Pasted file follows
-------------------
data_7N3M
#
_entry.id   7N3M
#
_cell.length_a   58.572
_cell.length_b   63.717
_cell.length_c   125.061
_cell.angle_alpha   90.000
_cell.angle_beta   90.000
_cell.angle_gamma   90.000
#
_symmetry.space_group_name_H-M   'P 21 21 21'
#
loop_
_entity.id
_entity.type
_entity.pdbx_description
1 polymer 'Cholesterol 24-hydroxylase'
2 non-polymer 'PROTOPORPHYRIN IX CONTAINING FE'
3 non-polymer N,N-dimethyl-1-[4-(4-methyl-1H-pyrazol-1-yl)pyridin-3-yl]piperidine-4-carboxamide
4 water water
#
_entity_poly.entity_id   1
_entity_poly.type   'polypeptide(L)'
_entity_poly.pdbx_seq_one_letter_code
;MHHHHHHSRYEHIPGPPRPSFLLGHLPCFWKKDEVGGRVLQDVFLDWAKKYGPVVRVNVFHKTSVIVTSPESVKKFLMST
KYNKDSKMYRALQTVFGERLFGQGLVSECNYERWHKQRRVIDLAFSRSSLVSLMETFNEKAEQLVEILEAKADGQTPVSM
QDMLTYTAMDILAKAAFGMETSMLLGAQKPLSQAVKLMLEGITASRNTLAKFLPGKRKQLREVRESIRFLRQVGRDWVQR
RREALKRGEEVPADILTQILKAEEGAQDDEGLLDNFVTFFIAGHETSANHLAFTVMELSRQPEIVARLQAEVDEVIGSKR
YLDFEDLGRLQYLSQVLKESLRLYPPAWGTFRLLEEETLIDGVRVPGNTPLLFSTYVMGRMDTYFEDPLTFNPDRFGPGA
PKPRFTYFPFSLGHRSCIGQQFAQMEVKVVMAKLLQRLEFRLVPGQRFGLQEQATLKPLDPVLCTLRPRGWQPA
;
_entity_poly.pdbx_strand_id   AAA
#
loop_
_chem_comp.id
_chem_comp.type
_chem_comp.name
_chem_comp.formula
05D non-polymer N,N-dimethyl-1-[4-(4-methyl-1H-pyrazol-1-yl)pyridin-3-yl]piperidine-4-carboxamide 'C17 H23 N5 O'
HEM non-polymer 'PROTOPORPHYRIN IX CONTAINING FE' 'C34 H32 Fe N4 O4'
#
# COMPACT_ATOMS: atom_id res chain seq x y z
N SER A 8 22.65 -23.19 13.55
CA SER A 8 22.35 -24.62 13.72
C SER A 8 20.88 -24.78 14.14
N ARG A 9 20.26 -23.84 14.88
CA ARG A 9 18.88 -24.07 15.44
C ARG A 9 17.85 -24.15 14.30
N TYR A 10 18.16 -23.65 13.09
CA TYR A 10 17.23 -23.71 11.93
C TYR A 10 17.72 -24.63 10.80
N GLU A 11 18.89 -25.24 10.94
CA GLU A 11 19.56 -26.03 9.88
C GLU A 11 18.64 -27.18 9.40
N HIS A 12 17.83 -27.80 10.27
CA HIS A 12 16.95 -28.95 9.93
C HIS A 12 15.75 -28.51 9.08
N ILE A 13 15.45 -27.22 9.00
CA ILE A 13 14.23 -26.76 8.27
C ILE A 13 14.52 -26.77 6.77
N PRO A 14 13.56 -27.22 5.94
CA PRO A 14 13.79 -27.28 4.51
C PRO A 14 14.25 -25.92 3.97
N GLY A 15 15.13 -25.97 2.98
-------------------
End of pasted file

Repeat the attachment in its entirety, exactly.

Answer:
data_7N3M
#
_entry.id   7N3M
#
_cell.length_a   58.572
_cell.length_b   63.717
_cell.length_c   125.061
_cell.angle_alpha   90.000
_cell.angle_beta   90.000
_cell.angle_gamma   90.000
#
_symmetry.space_group_name_H-M   'P 21 21 21'
#
loop_
_entity.id
_entity.type
_entity.pdbx_description
1 polymer 'Cholesterol 24-hydroxylase'
2 non-polymer 'PROTOPORPHYRIN IX CONTAINING FE'
3 non-polymer N,N-dimethyl-1-[4-(4-methyl-1H-pyrazol-1-yl)pyridin-3-yl]piperidine-4-carboxamide
4 water water
#
_entity_poly.entity_id   1
_entity_poly.type   'polypeptide(L)'
_entity_poly.pdbx_seq_one_letter_code
;MHHHHHHSRYEHIPGPPRPSFLLGHLPCFWKKDEVGGRVLQDVFLDWAKKYGPVVRVNVFHKTSVIVTSPESVKKFLMST
KYNKDSKMYRALQTVFGERLFGQGLVSECNYERWHKQRRVIDLAFSRSSLVSLMETFNEKAEQLVEILEAKADGQTPVSM
QDMLTYTAMDILAKAAFGMETSMLLGAQKPLSQAVKLMLEGITASRNTLAKFLPGKRKQLREVRESIRFLRQVGRDWVQR
RREALKRGEEVPADILTQILKAEEGAQDDEGLLDNFVTFFIAGHETSANHLAFTVMELSRQPEIVARLQAEVDEVIGSKR
YLDFEDLGRLQYLSQVLKESLRLYPPAWGTFRLLEEETLIDGVRVPGNTPLLFSTYVMGRMDTYFEDPLTFNPDRFGPGA
PKPRFTYFPFSLGHRSCIGQQFAQMEVKVVMAKLLQRLEFRLVPGQRFGLQEQATLKPLDPVLCTLRPRGWQPA
;
_entity_poly.pdbx_strand_id   AAA
#
loop_
_chem_comp.id
_chem_comp.type
_chem_comp.name
_chem_comp.formula
05D non-polymer N,N-dimethyl-1-[4-(4-methyl-1H-pyrazol-1-yl)pyridin-3-yl]piperidine-4-carboxamide 'C17 H23 N5 O'
HEM non-polymer 'PROTOPORPHYRIN IX CONTAINING FE' 'C34 H32 Fe N4 O4'
#
# COMPACT_ATOMS: atom_id res chain seq x y z
N SER A 8 22.65 -23.19 13.55
CA SER A 8 22.35 -24.62 13.72
C SER A 8 20.88 -24.78 14.14
N ARG A 9 20.26 -23.84 14.88
CA ARG A 9 18.88 -24.07 15.44
C ARG A 9 17.85 -24.15 14.30
N TYR A 10 18.16 -23.65 13.09
CA TYR A 10 17.23 -23.71 11.93
C TYR A 10 17.72 -24.63 10.80
N GLU A 11 18.89 -25.24 10.94
CA GLU A 11 19.56 -26.03 9.88
C GLU A 11 18.64 -27.18 9.40
N HIS A 12 17.83 -27.80 10.27
CA HIS A 12 16.95 -28.95 9.93
C HIS A 12 15.75 -28.51 9.08
N ILE A 13 15.45 -27.22 9.00
CA ILE A 13 14.23 -26.76 8.27
C ILE A 13 14.52 -26.77 6.77
N PRO A 14 13.56 -27.22 5.94
CA PRO A 14 13.79 -27.28 4.51
C PRO A 14 14.25 -25.92 3.97
N GLY A 15 15.13 -25.97 2.98